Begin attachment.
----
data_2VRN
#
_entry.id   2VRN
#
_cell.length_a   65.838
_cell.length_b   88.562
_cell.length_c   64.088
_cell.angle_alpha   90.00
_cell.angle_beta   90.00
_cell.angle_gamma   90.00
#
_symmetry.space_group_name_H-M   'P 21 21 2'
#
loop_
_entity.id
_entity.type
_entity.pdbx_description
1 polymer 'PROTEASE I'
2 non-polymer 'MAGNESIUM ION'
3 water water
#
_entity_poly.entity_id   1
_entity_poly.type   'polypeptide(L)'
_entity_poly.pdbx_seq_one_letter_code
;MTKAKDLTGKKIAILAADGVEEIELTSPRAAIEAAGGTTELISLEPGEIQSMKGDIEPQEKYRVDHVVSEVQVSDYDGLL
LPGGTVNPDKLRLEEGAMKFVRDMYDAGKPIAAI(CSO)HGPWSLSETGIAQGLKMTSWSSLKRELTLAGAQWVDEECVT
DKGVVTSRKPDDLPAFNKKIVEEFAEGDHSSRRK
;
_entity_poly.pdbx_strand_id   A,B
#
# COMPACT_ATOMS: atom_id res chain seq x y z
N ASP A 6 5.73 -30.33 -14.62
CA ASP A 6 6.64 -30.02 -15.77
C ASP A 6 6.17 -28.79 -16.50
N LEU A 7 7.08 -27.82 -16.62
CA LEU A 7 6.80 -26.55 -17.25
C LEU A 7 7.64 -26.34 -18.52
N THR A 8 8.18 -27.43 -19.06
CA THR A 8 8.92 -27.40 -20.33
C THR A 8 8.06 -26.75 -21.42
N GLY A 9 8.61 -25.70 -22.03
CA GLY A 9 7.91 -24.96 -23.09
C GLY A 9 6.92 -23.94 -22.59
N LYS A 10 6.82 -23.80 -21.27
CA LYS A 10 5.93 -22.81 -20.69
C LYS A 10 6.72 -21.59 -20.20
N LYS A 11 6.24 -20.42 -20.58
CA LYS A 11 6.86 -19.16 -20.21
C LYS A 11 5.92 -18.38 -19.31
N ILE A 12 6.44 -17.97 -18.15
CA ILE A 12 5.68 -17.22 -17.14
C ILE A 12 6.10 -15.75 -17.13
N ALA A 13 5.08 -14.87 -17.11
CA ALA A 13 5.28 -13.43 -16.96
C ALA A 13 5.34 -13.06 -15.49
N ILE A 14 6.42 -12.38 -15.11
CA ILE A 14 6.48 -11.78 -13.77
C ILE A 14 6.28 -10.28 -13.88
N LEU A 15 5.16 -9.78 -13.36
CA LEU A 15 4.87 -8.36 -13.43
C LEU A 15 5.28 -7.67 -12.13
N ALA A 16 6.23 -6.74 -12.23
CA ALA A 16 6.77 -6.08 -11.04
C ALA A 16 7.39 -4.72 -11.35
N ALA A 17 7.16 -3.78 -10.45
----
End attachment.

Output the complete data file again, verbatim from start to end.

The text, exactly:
data_2VRN
#
_entry.id   2VRN
#
_cell.length_a   65.838
_cell.length_b   88.562
_cell.length_c   64.088
_cell.angle_alpha   90.00
_cell.angle_beta   90.00
_cell.angle_gamma   90.00
#
_symmetry.space_group_name_H-M   'P 21 21 2'
#
loop_
_entity.id
_entity.type
_entity.pdbx_description
1 polymer 'PROTEASE I'
2 non-polymer 'MAGNESIUM ION'
3 water water
#
_entity_poly.entity_id   1
_entity_poly.type   'polypeptide(L)'
_entity_poly.pdbx_seq_one_letter_code
;MTKAKDLTGKKIAILAADGVEEIELTSPRAAIEAAGGTTELISLEPGEIQSMKGDIEPQEKYRVDHVVSEVQVSDYDGLL
LPGGTVNPDKLRLEEGAMKFVRDMYDAGKPIAAI(CSO)HGPWSLSETGIAQGLKMTSWSSLKRELTLAGAQWVDEECVT
DKGVVTSRKPDDLPAFNKKIVEEFAEGDHSSRRK
;
_entity_poly.pdbx_strand_id   A,B
#
# COMPACT_ATOMS: atom_id res chain seq x y z
N ASP A 6 5.73 -30.33 -14.62
CA ASP A 6 6.64 -30.02 -15.77
C ASP A 6 6.17 -28.79 -16.50
N LEU A 7 7.08 -27.82 -16.62
CA LEU A 7 6.80 -26.55 -17.25
C LEU A 7 7.64 -26.34 -18.52
N THR A 8 8.18 -27.43 -19.06
CA THR A 8 8.92 -27.40 -20.33
C THR A 8 8.06 -26.75 -21.42
N GLY A 9 8.61 -25.70 -22.03
CA GLY A 9 7.91 -24.96 -23.09
C GLY A 9 6.92 -23.94 -22.59
N LYS A 10 6.82 -23.80 -21.27
CA LYS A 10 5.93 -22.81 -20.69
C LYS A 10 6.72 -21.59 -20.20
N LYS A 11 6.24 -20.42 -20.58
CA LYS A 11 6.86 -19.16 -20.21
C LYS A 11 5.92 -18.38 -19.31
N ILE A 12 6.44 -17.97 -18.15
CA ILE A 12 5.68 -17.22 -17.14
C ILE A 12 6.10 -15.75 -17.13
N ALA A 13 5.08 -14.87 -17.11
CA ALA A 13 5.28 -13.43 -16.96
C ALA A 13 5.34 -13.06 -15.49
N ILE A 14 6.42 -12.38 -15.11
CA ILE A 14 6.48 -11.78 -13.77
C ILE A 14 6.28 -10.28 -13.88
N LEU A 15 5.16 -9.78 -13.36
CA LEU A 15 4.87 -8.36 -13.43
C LEU A 15 5.28 -7.67 -12.13
N ALA A 16 6.23 -6.74 -12.23
CA ALA A 16 6.77 -6.08 -11.04
C ALA A 16 7.39 -4.72 -11.35
N ALA A 17 7.16 -3.78 -10.45